In this it’s like the war. If you don’t win, you lose. You’ve got to do enough at once to win or it’s all over. You’re dead. And that is not understood sufficiently.

Panic is not a good thing. We need a careful, rational response based on a brutal assessment of the truth. Pessimism in fact; optimism of the spirit. You can’t play fancy with the facts because that’s delusory: ‘No, we’re doing really well. The economy is great! Whoops! It’s all broke.’ I mean, that sort of thing is not helpful. What is helpful is carefully analyzing where you are, working at what needs to be done and understanding that transformational action is possible.

Whatever the challenge, it can be done if there’s the social and political will because the Second World War countries spent between 40% and 70% of their economy solving one emergency problem. We have now a problem, which even Stern says is much greater than any war, depression or all of them put together. And we have these ridiculous debate about spending 1%.

There’s Churchill who said: ‘If you’ve got a big problem, in the end, you have to deal with it; not hope and pray that it will go away.’ And as he said in dealing with the question of the preparations for war: ‘When you have a really large problem you’ve got to be brutally honest about it.’ Spin works well with minor problems. With life and death problems, not being honest with people is in itself a death sentence and we need an honest public conversation. And if we had one, that will be the first sign that we’re on the right track.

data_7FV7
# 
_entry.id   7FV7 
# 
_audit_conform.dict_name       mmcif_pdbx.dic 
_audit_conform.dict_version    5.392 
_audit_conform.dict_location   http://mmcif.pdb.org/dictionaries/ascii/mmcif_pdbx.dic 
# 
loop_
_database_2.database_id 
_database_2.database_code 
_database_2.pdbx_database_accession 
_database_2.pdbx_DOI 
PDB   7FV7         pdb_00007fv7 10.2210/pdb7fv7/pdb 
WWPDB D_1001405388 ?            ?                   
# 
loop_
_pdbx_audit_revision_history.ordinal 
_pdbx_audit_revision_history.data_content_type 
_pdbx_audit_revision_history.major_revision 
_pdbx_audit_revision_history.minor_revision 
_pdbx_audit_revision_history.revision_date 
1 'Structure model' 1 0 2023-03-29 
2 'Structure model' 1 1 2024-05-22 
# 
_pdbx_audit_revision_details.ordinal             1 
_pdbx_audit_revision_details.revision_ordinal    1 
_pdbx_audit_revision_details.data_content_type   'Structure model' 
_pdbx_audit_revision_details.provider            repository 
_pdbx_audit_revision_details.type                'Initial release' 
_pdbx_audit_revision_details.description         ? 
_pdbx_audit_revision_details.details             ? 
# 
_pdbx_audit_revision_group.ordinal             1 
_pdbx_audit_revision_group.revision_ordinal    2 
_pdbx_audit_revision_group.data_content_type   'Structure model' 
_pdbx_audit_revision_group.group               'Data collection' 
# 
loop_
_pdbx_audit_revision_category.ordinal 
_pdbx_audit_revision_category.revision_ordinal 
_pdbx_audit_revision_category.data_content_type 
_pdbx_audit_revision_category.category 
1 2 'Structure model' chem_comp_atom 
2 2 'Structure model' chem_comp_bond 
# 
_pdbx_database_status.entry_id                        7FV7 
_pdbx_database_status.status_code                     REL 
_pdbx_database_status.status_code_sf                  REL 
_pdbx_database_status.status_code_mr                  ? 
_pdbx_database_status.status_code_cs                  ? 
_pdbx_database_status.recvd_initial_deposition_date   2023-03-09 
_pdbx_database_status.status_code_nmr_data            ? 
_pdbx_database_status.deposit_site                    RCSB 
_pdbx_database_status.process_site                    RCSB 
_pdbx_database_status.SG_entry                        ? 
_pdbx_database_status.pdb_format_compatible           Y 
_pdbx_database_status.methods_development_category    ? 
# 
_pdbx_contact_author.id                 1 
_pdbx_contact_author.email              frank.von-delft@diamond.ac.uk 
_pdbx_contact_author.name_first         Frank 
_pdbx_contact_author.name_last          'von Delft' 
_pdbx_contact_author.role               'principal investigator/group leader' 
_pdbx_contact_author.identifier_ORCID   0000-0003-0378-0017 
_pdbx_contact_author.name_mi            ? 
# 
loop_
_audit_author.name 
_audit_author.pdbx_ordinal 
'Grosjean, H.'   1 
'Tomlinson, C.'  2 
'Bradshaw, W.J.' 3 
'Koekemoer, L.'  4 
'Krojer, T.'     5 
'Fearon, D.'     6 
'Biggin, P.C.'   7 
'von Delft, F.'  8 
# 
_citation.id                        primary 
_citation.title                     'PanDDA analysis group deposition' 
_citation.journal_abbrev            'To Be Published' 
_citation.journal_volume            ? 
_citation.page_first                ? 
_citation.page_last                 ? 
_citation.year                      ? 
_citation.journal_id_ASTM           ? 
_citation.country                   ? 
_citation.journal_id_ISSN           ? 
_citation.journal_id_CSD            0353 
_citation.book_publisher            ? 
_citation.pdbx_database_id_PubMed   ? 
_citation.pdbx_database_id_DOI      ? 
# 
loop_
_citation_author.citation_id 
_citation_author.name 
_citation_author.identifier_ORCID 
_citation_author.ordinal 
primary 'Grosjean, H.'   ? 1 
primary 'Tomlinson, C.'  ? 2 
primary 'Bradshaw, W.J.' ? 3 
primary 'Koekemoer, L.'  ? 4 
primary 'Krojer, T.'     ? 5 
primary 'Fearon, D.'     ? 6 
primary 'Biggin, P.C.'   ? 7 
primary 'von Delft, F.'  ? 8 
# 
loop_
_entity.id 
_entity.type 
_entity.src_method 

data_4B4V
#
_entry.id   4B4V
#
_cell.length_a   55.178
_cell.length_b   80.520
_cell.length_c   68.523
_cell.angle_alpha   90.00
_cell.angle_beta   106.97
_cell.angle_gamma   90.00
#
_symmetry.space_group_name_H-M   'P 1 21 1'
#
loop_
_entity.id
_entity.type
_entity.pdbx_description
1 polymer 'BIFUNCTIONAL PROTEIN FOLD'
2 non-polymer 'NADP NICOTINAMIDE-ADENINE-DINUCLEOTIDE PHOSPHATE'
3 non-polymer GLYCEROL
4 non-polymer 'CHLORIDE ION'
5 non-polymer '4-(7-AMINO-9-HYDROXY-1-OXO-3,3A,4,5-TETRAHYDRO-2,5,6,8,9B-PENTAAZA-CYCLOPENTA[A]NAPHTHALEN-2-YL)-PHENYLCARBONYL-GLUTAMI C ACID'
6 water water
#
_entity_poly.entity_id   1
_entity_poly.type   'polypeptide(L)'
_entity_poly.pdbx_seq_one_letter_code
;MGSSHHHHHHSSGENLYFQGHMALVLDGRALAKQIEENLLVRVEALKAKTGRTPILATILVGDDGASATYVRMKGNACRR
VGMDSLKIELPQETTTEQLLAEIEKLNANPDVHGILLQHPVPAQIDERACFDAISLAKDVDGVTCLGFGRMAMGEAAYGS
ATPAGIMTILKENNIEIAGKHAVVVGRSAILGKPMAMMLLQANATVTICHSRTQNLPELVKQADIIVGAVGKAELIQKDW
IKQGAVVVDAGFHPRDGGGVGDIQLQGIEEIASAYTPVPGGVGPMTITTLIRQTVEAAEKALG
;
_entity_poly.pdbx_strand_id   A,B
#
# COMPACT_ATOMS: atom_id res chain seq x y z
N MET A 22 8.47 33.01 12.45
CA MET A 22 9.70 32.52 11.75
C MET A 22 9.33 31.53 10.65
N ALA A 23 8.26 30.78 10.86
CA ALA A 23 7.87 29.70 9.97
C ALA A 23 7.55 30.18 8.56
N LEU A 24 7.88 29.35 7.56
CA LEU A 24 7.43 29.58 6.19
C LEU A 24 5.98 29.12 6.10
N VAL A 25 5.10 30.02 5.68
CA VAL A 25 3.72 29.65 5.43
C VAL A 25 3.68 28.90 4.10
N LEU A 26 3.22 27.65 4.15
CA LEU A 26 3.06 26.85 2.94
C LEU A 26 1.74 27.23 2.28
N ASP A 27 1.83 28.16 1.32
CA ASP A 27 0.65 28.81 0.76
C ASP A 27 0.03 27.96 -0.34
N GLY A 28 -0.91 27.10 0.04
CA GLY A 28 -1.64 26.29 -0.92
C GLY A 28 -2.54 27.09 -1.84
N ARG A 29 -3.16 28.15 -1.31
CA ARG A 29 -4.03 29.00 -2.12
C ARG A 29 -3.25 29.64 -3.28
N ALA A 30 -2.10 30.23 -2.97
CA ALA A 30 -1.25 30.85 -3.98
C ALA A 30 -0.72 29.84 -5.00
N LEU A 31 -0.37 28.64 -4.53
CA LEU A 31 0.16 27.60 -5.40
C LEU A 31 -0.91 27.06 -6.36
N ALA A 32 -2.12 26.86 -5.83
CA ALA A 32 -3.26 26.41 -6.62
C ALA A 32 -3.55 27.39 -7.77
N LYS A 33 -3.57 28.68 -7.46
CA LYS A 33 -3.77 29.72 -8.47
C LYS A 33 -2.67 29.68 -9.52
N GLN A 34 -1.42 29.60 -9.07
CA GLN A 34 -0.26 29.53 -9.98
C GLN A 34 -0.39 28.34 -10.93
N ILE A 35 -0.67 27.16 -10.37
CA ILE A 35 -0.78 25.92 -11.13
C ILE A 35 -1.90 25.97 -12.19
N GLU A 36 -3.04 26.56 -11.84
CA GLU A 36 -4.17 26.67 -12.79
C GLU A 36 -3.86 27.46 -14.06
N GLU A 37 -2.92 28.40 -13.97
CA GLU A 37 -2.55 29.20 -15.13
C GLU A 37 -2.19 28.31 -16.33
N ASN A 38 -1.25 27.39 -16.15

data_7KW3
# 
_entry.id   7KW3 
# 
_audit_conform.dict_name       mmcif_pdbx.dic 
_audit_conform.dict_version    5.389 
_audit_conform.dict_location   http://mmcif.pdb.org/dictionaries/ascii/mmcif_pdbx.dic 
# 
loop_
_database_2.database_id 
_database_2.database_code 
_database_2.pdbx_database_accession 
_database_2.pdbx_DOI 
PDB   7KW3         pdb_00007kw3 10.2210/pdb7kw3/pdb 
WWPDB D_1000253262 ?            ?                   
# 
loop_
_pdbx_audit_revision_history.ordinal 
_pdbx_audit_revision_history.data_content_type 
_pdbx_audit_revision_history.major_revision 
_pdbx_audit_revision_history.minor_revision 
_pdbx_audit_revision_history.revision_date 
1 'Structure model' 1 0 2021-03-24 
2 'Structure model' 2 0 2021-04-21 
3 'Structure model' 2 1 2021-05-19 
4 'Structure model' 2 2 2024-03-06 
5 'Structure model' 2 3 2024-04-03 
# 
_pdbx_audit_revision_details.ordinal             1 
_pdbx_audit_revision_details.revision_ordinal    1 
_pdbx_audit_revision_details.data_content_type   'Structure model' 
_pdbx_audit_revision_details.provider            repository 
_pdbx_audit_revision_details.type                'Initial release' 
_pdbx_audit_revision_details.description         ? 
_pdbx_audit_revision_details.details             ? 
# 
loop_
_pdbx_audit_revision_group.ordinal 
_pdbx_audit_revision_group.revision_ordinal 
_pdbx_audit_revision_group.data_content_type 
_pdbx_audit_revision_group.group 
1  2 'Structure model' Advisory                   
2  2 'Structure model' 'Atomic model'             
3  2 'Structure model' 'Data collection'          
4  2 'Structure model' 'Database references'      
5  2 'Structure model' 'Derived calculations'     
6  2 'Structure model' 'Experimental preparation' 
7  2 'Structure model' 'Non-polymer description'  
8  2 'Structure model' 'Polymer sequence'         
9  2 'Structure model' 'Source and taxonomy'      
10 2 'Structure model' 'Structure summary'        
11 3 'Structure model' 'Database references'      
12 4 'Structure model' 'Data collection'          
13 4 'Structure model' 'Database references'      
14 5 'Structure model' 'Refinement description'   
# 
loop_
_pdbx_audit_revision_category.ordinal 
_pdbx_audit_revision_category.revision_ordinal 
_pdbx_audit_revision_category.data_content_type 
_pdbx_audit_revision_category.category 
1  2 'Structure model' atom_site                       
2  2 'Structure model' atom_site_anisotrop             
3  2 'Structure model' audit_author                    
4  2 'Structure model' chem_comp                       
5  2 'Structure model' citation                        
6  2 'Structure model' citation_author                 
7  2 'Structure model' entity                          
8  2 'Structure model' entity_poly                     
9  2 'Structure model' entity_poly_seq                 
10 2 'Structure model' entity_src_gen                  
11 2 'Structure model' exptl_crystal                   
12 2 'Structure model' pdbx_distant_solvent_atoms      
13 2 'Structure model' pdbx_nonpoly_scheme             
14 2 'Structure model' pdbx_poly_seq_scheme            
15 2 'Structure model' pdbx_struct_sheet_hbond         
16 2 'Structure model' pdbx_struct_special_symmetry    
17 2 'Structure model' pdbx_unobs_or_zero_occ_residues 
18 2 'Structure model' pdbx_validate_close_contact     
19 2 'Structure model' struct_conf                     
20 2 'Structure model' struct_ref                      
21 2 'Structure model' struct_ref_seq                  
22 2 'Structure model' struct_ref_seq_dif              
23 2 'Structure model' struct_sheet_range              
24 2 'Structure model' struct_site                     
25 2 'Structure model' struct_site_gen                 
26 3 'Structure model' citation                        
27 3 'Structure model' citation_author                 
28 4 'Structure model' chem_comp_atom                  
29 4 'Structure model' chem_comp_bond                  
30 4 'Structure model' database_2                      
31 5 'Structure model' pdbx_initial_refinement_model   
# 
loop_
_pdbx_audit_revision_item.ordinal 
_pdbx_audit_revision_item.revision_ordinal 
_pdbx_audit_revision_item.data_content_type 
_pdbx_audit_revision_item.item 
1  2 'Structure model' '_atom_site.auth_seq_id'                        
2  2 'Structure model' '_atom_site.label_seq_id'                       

Chris Richards: Yang Ailun, can I bring you back into the conversation now. Are you being brutally honest with the Chinese Communist party and if so, what are you saying to them and how are they reacting?

Yang Ailun: Greenpeace keeps a global line on what we think should be done to protect our climate here. So two degrees is definitely our task. The Chinese government actually… it’s very much exactly like what David has just described. This whole pragmatism about what is actually feasible for the economic development and what could be possibly done. But added on to that is an additional concern for the Chinese government which is the equity issue in solving this climate problem. So if we all agree that the whole world should do something to tackle the climate change problem, how much should the developed world do because they’re still responsible for the majority of the CO2’s already emitted. But then how much should a developing country … being the one that’s lacking of technical and the financial capacity… how much should a developing country do.

So I think that the fear we might not get an equitable deal and also the fact that after so many years of talk, developed countries haven’t really shown how much they are really committed to solving this problem, that thing doesn’t help. It’s also the fear about we don’t really want to be at the full front of this whole fight because if we would do that then actually we’re not going to make it fair for our own people. It’s this part that makes it especially difficult.

And I think if the government is sacrificing the interest of the environment, then I think it’s easier for environmental groups to come out and say that. But whenever there’s this equity issue between the developed countries and developing countries that come out, that’s actually what makes it very difficult for environmental organizations like Greenpeace.

Chris Richards: I’m wondering though, irrespective of the equity issue (and the equity issue is vitally important – what the minority world needs to do to compensate the majority world… countries like China… for the disaster that they’ve created)…. but I’m wondering irrespective of that equity issue whether there is adherence within China to an understanding that they can’t go beyond two per cent global warming and they have to keep their carbon footprint low to ensure that that’s the case? Or is there a feeling that they can go above that because the West really has to fix this problem itself?